Tuesday, August 11, 2009

Groovy Web Console

Here is a neat little site that provides a web based Groovy console with the ability to run Groovy scripts. It is deployed on the Google App Engine (very cool idea).

Just for fun, here is a little groovy script to read a CNN feed. This is also running as a bot within our environment:

def url = "http://rss.cnn.com/rss/cnn_topstories.rss"
println 'The top three news items today:'
def items = new XmlParser().parse(url).channel[0].item
for (item in items[0..2]) {
println "${item.title.text()} - ${item.link.text()}"
println item.description.text()
println '----'

Instant Bots - Now with Groovy

Over the years, Instant has developed Sametime bots in Java, .Net, and VB. We have also created OCS bots in VB and .Net. These have all been fun projects.

However, nothing matches the pleasure of developing IM applications using groovy.

Groovy is light weight and just plain fun. I'm especially impressed with XMLSlurper - which makes dealing with XML painless (well, actually productive).

Here is a little weather bot developed in groovy.

1: Let's login to Sametime

public weatherBot() {
registerAndLogin("ST", "stserver.instant-tech.com", "weather bot", "");

2: Let's say Hello when we receive an IM:

public void ImReceived(ITFIMEvent ImEvent)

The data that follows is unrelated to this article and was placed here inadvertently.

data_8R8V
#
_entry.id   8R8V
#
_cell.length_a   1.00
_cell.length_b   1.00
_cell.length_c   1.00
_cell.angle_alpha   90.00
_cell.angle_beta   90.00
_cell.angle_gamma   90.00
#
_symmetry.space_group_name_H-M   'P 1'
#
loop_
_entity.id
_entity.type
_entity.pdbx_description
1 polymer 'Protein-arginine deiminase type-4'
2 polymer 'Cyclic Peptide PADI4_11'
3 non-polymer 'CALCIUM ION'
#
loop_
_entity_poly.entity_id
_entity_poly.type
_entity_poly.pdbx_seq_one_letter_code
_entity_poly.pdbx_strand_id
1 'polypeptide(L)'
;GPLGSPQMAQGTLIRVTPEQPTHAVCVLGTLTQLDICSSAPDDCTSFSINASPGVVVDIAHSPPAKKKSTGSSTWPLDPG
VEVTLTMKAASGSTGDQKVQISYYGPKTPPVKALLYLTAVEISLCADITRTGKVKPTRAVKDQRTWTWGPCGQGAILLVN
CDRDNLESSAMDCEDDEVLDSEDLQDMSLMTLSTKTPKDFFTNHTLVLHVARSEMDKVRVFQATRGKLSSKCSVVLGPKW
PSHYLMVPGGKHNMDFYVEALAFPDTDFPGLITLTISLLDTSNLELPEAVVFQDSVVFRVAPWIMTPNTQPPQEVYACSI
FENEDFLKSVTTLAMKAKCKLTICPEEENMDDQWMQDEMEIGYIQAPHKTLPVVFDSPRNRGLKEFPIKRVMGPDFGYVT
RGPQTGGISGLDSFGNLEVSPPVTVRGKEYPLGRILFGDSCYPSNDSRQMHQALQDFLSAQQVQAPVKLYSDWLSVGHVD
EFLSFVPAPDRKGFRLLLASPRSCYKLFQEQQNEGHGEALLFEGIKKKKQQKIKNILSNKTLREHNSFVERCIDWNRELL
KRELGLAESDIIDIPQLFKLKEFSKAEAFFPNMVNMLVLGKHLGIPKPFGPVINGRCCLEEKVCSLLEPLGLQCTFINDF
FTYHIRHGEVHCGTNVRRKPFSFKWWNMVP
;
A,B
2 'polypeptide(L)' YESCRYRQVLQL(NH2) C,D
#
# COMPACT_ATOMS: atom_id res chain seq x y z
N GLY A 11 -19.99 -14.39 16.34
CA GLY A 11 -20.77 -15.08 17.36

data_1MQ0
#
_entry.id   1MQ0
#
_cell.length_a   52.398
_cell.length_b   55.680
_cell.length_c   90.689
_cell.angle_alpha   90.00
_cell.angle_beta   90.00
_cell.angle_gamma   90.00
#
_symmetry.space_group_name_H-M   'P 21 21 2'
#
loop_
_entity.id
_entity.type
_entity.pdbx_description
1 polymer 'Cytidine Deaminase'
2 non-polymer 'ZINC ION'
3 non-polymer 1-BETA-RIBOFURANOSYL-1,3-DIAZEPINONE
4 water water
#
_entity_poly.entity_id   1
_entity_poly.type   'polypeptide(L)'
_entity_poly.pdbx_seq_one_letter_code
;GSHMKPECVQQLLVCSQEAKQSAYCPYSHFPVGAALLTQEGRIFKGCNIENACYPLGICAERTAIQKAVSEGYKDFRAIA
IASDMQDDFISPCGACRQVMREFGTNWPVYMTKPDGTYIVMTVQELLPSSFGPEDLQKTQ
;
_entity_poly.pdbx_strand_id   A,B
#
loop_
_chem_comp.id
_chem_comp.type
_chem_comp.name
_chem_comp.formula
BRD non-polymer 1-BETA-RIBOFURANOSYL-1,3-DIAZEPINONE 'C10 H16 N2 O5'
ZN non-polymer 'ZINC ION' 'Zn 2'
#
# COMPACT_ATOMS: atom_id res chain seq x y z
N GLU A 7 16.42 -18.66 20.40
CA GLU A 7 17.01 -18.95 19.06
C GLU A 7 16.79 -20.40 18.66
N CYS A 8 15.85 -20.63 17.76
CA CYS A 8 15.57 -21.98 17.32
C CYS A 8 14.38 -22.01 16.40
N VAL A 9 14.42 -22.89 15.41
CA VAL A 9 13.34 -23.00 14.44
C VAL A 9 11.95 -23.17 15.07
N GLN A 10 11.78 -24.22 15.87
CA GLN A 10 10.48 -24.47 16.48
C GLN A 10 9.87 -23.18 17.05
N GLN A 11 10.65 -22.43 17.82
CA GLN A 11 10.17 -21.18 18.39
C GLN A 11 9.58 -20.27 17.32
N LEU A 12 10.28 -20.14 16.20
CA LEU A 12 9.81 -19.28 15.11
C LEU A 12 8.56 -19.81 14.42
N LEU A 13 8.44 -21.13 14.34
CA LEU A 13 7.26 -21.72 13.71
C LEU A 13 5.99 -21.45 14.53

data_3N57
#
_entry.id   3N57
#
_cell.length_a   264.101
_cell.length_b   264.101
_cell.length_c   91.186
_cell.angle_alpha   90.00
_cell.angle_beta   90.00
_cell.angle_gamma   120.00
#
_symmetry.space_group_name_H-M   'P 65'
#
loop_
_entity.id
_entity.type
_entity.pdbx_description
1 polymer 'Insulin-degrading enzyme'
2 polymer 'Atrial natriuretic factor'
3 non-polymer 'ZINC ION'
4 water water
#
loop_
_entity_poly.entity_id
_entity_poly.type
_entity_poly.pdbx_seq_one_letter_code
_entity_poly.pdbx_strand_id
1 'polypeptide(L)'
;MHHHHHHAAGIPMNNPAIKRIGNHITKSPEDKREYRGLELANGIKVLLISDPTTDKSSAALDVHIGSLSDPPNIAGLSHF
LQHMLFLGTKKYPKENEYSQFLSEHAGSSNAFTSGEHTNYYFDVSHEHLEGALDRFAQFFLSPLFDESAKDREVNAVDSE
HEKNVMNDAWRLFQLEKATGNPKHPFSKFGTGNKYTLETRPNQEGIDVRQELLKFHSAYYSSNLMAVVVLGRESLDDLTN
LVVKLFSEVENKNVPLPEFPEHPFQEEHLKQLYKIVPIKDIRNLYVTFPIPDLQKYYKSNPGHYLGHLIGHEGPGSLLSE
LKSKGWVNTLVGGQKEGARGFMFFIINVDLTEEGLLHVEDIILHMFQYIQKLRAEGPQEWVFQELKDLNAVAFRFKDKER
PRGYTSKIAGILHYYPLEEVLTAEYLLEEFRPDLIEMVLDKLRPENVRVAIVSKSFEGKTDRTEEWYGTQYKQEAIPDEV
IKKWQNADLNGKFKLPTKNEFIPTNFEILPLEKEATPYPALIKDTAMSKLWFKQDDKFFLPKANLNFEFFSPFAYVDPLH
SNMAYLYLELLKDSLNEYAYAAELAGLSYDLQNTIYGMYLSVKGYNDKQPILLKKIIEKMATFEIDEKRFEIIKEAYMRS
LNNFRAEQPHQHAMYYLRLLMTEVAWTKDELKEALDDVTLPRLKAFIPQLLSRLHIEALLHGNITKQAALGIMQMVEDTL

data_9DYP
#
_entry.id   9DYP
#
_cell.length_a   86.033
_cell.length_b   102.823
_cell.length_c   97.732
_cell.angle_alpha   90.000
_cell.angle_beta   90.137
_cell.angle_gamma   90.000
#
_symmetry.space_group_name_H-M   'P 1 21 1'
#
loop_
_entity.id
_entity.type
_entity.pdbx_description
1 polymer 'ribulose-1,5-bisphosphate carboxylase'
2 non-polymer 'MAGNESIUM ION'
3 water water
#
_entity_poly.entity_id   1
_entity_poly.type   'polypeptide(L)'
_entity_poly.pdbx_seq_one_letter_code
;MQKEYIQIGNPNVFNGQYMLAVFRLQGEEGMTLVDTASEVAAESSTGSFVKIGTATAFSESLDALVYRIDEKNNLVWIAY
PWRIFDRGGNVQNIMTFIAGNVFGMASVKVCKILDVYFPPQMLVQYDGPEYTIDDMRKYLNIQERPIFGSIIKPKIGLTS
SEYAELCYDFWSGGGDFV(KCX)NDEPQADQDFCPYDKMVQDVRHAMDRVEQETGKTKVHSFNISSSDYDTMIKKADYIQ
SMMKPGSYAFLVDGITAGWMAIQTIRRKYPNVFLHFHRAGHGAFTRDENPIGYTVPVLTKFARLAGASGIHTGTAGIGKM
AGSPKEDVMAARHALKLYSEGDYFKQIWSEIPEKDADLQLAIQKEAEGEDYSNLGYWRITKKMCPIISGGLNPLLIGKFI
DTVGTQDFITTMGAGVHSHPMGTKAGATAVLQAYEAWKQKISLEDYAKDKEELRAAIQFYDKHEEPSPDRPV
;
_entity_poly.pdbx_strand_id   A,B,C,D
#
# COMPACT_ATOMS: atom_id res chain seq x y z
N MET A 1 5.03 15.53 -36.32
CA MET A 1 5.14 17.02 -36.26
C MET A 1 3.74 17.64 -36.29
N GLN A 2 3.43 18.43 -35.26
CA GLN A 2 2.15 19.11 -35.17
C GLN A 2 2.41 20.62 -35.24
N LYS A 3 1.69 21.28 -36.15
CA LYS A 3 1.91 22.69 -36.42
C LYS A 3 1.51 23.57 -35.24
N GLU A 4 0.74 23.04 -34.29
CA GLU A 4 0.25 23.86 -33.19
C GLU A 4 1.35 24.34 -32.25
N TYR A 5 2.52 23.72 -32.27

String msgType = ImEvent.getMsgServiceType()
String prefix = "Welcome to the Instant Weather bot. Please enter a zipcode:"
MsgServiceInterface myService = getMsgService(msgType)

prefix ,

3: Let's return the weather (with a little help from XMLSlurper)

public void ImTextReceived(ITFIMEvent ImEvent)
String msgType = ImEvent.getMsgServiceType()
MsgServiceInterface myService = getMsgService(msgType)

def baseUrl = "http://weather.yahooapis.com/forecastrss"
String zip = ""
String outPut = ""

//def zip = '03824'
zip = ImEvent.getText()
def url = baseUrl + "?p=" + zip
def xml = url.toURL().text

def rss = new XmlSlurper().parseText(xml)
outPut = "Your temp is " + rss.channel.item.condition.@temp + " and conditions are: " + rss.channel.item.condition.@text


Interesting Flex on Grails Book

Here is a link to a very interesting Flex on Grails book.

In researching our next platform, I'm impressed with Grails. Grails seems to create a platform where applications are developed with few lines of code, they use very efficient components (i.e. groovy), and the focus is on a high quality applicaiton built on industry best practices.

As we extend our UI from Notes, we will take advantage of both Grails and Groovy.